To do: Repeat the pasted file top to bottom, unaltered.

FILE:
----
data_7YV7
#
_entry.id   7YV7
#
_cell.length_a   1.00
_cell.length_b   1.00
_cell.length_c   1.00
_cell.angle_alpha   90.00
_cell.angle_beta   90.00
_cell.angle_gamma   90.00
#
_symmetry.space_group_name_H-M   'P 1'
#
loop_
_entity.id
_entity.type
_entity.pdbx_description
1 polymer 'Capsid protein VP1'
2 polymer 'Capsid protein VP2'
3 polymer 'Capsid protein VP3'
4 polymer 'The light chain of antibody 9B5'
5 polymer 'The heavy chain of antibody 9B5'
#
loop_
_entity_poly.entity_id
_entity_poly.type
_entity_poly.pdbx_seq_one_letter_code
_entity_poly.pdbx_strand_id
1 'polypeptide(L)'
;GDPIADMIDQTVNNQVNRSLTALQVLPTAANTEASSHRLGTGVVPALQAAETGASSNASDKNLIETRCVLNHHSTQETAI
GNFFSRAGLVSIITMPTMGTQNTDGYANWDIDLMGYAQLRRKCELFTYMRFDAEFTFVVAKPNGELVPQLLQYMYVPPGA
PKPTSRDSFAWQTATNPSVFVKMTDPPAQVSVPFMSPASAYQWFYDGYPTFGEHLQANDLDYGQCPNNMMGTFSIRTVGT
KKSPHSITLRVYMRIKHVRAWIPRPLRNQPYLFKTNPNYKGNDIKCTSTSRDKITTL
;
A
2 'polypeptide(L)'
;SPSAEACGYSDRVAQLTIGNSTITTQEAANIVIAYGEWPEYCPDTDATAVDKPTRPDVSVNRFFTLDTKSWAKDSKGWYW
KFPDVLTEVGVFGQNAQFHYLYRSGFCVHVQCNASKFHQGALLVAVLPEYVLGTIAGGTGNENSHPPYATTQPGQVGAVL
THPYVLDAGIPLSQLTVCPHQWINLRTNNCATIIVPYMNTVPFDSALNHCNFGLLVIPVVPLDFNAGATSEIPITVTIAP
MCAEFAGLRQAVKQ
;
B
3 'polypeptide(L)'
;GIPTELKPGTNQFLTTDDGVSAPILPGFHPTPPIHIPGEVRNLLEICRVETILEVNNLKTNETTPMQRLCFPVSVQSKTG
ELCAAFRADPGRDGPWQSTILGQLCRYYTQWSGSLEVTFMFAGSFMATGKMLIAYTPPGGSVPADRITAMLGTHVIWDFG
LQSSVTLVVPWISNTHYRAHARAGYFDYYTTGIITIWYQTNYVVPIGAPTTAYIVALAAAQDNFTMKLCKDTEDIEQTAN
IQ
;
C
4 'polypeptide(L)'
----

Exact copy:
data_7YV7
#
_entry.id   7YV7
#
_cell.length_a   1.00
_cell.length_b   1.00
_cell.length_c   1.00
_cell.angle_alpha   90.00
_cell.angle_beta   90.00
_cell.angle_gamma   90.00
#
_symmetry.space_group_name_H-M   'P 1'
#
loop_
_entity.id
_entity.type
_entity.pdbx_description
1 polymer 'Capsid protein VP1'
2 polymer 'Capsid protein VP2'
3 polymer 'Capsid protein VP3'
4 polymer 'The light chain of antibody 9B5'
5 polymer 'The heavy chain of antibody 9B5'
#
loop_
_entity_poly.entity_id
_entity_poly.type
_entity_poly.pdbx_seq_one_letter_code
_entity_poly.pdbx_strand_id
1 'polypeptide(L)'
;GDPIADMIDQTVNNQVNRSLTALQVLPTAANTEASSHRLGTGVVPALQAAETGASSNASDKNLIETRCVLNHHSTQETAI
GNFFSRAGLVSIITMPTMGTQNTDGYANWDIDLMGYAQLRRKCELFTYMRFDAEFTFVVAKPNGELVPQLLQYMYVPPGA
PKPTSRDSFAWQTATNPSVFVKMTDPPAQVSVPFMSPASAYQWFYDGYPTFGEHLQANDLDYGQCPNNMMGTFSIRTVGT
KKSPHSITLRVYMRIKHVRAWIPRPLRNQPYLFKTNPNYKGNDIKCTSTSRDKITTL
;
A
2 'polypeptide(L)'
;SPSAEACGYSDRVAQLTIGNSTITTQEAANIVIAYGEWPEYCPDTDATAVDKPTRPDVSVNRFFTLDTKSWAKDSKGWYW
KFPDVLTEVGVFGQNAQFHYLYRSGFCVHVQCNASKFHQGALLVAVLPEYVLGTIAGGTGNENSHPPYATTQPGQVGAVL
THPYVLDAGIPLSQLTVCPHQWINLRTNNCATIIVPYMNTVPFDSALNHCNFGLLVIPVVPLDFNAGATSEIPITVTIAP
MCAEFAGLRQAVKQ
;
B
3 'polypeptide(L)'
;GIPTELKPGTNQFLTTDDGVSAPILPGFHPTPPIHIPGEVRNLLEICRVETILEVNNLKTNETTPMQRLCFPVSVQSKTG
ELCAAFRADPGRDGPWQSTILGQLCRYYTQWSGSLEVTFMFAGSFMATGKMLIAYTPPGGSVPADRITAMLGTHVIWDFG
LQSSVTLVVPWISNTHYRAHARAGYFDYYTTGIITIWYQTNYVVPIGAPTTAYIVALAAAQDNFTMKLCKDTEDIEQTAN
IQ
;
C
4 'polypeptide(L)'